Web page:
The timber museum is housed in a modern exhibition building lower down from the Hunsrück hamlet. It was built in 2004-2005 with considerable support from the district foresters' association (Kreiswaldbauernverband) in Trier-Saarburg and was opened in October 2006.
Read more: D1 Forestry and timber museum
Instead of the earlier estate vegetable garden, a rose garden has been planted in Biedermeier style. The paths are bordered with box and divide the beds up symmetrically. They end at the iron sundial in the middle of the garden. In June the rose garden is full with the scent of about 8000 rose bushes, half way between the exhibition rooms and the open air museum, and invites the visitor to spend some time there. Daffodils and tulips flower in the spring.
Read more: D2 Rose garden
Even while the rose garden was being planted in 1978 the museum became aware of a Biedermeier summerhouse in Trier. The almost square house was built in 1830 in the garden of the Trier marzipan and chocolate manufacturer, Johann Wilhelm Maret (1799 - 1848). He was a member of the town's more affluent bourgeoisie and one can imagine the social life taking place here on summer evenings.
Read more: D3 The Maret summerhouse
The herb garden in the Roscheider Hof contains over 100 species of plants, which have played an important role from the Middle Ages right up until the present day as herbs for medicinal, culinary or magical purposes, and still do.
Read more: D4 Herb Garden
Our woodland theatre offers space for 100 spectators. It is located in the museum building, but can also be used separately through its own entrance if required. The wooldland theatre can also be rented for cultural events.
Read more: D5 Woodland theatre
In our endeavours to preserve items from bygone days, which are of importance from a cultural and historical aspect, both for today's society and that of the future, we had the idea of exhibiting old historical boundary stones outside in the grounds of the museum. It was obvious to us from the very beginning that we would need to limit ourselves to just a few typical examples of each kind.
Read more: D5a Boundary stones
The plum garden lies below the rose garden and surrounds the half-timbered chapel from Bürder. In addition to some old plum trees from the time of the estate, there are many trees newly planted in the 2nd half of the 2010s. by crop rotation farming, root crops were increasingly cultivated and soil quality was improved by fertilisation.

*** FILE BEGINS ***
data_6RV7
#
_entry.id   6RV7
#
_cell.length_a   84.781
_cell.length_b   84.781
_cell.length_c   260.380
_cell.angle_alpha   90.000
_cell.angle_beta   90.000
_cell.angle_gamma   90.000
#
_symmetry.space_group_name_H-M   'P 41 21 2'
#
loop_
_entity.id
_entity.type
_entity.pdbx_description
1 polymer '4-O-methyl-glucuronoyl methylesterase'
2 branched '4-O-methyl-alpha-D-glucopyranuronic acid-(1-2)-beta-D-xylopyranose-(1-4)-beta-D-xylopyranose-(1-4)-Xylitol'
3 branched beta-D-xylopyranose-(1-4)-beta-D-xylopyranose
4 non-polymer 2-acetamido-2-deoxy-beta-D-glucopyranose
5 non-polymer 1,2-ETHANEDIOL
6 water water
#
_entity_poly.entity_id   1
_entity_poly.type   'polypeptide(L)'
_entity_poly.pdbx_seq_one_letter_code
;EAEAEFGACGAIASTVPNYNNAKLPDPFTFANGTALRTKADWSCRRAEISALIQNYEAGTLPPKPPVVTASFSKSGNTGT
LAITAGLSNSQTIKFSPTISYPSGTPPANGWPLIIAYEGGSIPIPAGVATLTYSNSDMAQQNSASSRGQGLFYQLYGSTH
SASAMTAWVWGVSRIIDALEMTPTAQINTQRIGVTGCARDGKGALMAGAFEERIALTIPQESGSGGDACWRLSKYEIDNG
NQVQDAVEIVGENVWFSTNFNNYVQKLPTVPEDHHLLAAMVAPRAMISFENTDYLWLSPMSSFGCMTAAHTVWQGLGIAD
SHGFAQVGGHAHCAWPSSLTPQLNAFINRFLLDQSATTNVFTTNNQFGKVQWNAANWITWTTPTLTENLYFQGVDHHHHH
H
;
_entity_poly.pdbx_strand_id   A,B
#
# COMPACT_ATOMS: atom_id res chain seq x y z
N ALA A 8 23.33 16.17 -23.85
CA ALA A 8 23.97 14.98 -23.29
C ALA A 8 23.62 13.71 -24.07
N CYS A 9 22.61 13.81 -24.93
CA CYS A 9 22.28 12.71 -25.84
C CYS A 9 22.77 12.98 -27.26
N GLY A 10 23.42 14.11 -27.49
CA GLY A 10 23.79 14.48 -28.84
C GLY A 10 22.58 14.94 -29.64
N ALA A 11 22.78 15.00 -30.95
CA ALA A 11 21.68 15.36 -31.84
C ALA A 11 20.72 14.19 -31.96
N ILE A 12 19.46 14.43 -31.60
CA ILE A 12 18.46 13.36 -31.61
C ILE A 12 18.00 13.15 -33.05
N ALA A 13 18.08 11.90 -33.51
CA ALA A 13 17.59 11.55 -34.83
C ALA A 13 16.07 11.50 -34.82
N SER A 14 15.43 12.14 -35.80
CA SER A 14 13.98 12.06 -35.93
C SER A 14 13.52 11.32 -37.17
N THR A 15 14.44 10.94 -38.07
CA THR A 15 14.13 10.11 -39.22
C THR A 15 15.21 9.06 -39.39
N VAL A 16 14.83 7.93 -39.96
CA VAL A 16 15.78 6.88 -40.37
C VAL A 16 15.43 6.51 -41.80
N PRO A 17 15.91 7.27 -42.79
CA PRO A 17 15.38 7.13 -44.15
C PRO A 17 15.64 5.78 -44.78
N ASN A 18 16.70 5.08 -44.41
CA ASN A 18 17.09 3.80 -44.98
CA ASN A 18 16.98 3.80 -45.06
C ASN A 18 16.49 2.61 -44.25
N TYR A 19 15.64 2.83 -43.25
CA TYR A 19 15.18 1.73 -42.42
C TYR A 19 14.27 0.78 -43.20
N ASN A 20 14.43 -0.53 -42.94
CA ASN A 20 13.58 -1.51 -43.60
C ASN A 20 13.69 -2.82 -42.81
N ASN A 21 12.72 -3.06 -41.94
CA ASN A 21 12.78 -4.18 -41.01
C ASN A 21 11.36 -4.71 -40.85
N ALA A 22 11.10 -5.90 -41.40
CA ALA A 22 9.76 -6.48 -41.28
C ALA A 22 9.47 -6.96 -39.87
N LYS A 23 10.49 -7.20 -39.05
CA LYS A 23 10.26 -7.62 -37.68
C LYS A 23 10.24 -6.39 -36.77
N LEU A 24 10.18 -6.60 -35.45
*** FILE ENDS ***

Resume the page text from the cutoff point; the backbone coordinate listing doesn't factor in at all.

Read more: D6 Plum garden
The chapel dates from around 1730 and is from Bürder, a few kilometres north of Neuwied. It was kindly donated by the diocese of Trier, as it had to make way for a newly built church. Bürder is however on the right bank of the Rhine and is thus strictly speaking outside the area for the open air museum. The museum was then faced with a dilemma, as no doubt other open air museums have been:
Read more: D7 Chapel from Bürder
Around the chapel from Brüder a replica of a small graveyard has been made, where there are gravestones from three different centuries. The museum was given some gravestones, others turned up when houses were dismantled, where they had obviously been 'recycled'.
Read more: D7a Graveyard by the chapel from Bürder
The three-field economy practised for centuries was replaced by crop rotation, root crops were increasingly cultivated and soil quality was improved by fertilisation.
Read more: D8 Museum fields
The "Good Shepherd" chapel is somewhat hidden off the main path at the entrance to the hamlet of the Hunsrück village. This is a small plastered building surrounded by trees enclosed on three sides.
Read more: D10 Good Shepherd chapel
The purpose of the six-by-nine-meter apiary is to show the importance of bees for the ecosystem
to the public, in particular their function in the process of pollination. At the same time, more people
are to be enthused for beekeeping in order to maintain this craft and a species-rich nature. For our
visitors we have several beehives and information boards about the work of a beekeeper.
Read more: D9 Instructive apiary
Fruit meadows have become rare. In the past, they were like belts around the settlements and provided their inhabitants with fruit that was not only eaten fresh for generations, but also preserved for the winter by drying and preserving.
Read more: D11 Museum orchards
Reichsarbeitsdienst shed of type RL IV. The barrack was stored in the Eifel from the end of the war until its reconstruction in 2017 and, according to oral tradition, was used as a control centre for a V1 launching facility.
Read more: D13 Reichsarbeitsdienst shed
Directly opposite the Reichsarbeitsdienst barracks, the English counterpart, a so-called Nissen hut, has been standing since spring 2021.
Read more: D14 Nissen hut